The First Road Maps, John Ogilby, 1697
Image:The road-map showing part of the route between London and Welshpool, from John Ogilby’s Britannia, published in 1675. Ogilby was the first to use the statute mile. The orientation is on each section of the road. Towns may have a correct, and a common name: ‘Solihull vulgo Silhill’, ‘Birmingham vulgo Bromwicham’.
Image from: Local Studies and History, Birmingham Central Library
In medieval times there had been route-books; some maps showed towns on pilgrim routes, but there were neither precise measurements, nor details to guide the traveller. There were road maps for Germany as early as 1501, but Saxton’s county maps in the 1570s did not include roads.
The first detailed road-maps of England and Wales were produced in 1675, with the publication of Britannia, ‘a Geographical and Historical DESCRIPTION of the principal Roads thereof. Actually Administered and Delineated in a Century of Whole-Sheet Copper-Sculps.’ John Ogilby, 1600-1676, only came to map-making towards the end of his life. First a dancer, then a dancing-master, he was then a manager and director of Dublin’s theatre, returning to England in the 1640s. In the 1650s he translated and published classics such as Aesop’s fables. He set up his own printing shop in London, and produced a series of travel atlases which included both maps and traveller’s tales.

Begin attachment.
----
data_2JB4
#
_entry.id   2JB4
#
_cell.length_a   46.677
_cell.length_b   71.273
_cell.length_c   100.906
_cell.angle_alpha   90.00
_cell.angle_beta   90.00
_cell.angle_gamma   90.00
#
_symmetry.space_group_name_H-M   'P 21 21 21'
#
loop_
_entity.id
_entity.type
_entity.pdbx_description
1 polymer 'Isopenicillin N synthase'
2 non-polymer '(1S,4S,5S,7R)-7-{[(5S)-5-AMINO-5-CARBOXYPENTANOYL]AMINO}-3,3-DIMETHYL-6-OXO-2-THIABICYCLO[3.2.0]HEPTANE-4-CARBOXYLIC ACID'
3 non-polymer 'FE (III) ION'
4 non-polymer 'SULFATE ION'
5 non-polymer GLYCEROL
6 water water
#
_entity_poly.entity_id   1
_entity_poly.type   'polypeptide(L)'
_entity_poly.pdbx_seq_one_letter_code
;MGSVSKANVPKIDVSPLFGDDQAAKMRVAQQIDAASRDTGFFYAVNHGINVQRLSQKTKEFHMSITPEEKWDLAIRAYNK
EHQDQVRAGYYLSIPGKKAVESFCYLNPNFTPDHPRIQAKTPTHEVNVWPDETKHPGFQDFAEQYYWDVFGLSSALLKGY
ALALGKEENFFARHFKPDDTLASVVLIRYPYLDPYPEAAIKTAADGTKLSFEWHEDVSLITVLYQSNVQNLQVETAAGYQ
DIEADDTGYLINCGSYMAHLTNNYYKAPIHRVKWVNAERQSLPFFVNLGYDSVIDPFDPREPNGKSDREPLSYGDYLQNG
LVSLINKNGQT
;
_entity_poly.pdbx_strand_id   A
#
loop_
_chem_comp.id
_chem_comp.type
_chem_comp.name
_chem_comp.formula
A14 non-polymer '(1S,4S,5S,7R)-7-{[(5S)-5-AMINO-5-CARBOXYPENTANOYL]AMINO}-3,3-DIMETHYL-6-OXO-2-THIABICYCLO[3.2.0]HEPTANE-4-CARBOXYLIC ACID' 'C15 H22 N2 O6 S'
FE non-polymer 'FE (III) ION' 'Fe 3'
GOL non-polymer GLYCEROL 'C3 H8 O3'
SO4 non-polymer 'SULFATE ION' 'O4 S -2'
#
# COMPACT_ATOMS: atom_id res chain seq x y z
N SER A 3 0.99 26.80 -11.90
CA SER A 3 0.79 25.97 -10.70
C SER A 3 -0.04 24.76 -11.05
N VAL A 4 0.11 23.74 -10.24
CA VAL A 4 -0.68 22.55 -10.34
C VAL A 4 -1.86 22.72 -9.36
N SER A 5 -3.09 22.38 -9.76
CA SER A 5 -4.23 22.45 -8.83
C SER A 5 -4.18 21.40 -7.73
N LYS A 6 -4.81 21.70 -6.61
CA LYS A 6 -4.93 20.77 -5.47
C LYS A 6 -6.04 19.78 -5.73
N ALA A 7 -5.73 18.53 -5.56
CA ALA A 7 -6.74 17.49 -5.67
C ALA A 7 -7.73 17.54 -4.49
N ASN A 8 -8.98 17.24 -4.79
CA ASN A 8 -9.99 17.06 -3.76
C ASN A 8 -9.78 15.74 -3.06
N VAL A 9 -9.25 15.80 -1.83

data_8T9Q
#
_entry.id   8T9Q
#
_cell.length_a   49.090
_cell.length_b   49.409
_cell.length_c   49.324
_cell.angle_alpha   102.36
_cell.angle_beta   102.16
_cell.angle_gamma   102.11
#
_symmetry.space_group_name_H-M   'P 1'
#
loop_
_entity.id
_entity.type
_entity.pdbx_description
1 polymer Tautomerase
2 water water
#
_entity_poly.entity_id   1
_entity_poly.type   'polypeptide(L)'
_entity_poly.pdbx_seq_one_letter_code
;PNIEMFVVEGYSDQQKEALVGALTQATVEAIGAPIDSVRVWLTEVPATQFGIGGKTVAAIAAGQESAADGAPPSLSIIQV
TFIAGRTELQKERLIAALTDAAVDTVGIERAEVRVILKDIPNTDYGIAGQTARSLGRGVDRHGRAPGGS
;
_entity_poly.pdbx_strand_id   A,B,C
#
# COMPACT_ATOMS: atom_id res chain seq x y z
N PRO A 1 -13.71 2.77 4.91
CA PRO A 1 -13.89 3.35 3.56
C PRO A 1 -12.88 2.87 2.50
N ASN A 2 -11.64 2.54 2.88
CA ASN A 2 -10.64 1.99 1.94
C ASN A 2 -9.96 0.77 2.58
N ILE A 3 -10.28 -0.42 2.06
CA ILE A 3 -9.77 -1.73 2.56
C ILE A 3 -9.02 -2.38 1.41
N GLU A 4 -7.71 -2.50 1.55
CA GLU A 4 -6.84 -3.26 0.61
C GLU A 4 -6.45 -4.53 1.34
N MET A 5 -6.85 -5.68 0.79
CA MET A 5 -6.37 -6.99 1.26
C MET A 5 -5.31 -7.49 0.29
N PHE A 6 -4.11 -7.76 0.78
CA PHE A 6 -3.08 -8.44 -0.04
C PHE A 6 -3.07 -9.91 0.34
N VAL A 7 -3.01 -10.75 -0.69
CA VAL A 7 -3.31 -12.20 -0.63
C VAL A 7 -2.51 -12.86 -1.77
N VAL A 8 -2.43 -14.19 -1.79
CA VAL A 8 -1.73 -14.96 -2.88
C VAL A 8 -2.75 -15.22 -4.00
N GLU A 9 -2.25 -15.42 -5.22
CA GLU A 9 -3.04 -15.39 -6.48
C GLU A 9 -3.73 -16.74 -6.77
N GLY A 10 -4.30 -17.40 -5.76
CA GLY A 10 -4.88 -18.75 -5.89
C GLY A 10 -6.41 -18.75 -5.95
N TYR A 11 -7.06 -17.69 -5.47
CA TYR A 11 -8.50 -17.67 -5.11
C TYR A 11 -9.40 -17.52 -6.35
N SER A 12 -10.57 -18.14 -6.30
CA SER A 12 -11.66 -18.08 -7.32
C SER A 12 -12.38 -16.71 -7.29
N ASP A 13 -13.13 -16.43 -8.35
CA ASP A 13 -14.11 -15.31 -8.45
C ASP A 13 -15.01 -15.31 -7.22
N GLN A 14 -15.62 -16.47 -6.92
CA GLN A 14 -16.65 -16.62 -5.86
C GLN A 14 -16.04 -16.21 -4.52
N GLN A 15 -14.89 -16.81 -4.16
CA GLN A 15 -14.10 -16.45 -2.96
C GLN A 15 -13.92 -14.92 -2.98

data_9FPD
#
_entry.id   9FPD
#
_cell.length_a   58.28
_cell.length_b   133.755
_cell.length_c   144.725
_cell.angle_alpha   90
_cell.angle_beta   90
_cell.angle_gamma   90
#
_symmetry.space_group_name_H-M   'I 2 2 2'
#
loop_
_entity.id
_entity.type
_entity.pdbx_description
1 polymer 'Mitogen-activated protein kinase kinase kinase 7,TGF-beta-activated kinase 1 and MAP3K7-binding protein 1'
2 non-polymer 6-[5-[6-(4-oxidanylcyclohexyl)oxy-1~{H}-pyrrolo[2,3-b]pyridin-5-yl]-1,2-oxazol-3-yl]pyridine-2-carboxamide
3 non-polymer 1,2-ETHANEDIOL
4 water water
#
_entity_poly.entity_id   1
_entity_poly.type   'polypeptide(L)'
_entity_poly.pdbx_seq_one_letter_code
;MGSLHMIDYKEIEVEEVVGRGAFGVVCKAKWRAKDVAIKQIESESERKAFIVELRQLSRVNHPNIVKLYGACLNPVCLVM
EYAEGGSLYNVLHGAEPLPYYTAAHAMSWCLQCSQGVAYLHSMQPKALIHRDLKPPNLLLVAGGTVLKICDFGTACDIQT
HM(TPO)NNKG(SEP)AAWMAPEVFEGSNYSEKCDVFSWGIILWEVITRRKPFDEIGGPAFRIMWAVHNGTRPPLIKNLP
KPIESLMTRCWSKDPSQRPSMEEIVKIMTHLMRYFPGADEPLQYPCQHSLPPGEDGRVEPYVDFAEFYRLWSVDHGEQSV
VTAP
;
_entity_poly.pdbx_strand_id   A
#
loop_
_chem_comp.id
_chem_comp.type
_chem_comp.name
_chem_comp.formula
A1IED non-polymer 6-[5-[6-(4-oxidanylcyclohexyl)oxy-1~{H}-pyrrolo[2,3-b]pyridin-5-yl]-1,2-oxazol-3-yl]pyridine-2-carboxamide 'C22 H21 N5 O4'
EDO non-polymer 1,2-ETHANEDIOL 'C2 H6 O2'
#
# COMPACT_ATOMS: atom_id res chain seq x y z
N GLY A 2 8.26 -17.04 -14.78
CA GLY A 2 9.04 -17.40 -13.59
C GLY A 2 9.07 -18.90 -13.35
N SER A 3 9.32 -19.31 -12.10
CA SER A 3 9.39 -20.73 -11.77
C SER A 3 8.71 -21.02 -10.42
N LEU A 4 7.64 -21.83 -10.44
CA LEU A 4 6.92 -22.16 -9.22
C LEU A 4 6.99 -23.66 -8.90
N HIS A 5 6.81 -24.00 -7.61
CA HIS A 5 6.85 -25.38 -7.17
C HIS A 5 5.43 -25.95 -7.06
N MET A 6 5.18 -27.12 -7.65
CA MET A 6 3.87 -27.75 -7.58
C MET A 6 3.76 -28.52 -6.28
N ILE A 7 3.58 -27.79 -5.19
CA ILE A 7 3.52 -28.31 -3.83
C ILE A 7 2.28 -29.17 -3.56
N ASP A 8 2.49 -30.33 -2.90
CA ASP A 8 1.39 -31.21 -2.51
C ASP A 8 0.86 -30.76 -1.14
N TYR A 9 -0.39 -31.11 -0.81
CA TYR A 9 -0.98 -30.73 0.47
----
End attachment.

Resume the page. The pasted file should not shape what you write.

Ogilby desired to map the roads and counties of England and Wales. An advertisement in November 1971 announced that by Royal Command Ogilby was to ‘make a particular Survey of every County’. He received sponsorship from the London Court of Aldermen, and from King Charles II and Queen Catherine. In the Museum of London there is a portrait of the King and Queen receiving Ogilby in Whitehall Palace, taken from Morgan’s map of London, 1682. Ogilby supervised the surveyors, John Aubrey and Gregory King were involved.
Ogilby’s maps are artistic, but they are also practical guides for the traveller. Ogilby had discussed the survey with Robert Hooke, and members of the Royal Society. This brought new standards of measurement, precision and verification. Hooke suggested that hills should be shown by lines sloping upwards on ascent, and downwards on the descent. There were town plans for larger towns. At the time of the map above Birmingham was a small market town, Shrewsbury was larger, important because of its position near the Welsh border. Specific landmarks are shown to help the traveller; ‘Cole pitts’ near Dudley, ‘Gunners Oak’, ‘Lady Oake’ and ‘Great Oak’ on different sections of the route.« Previous in this sectionNext in this section »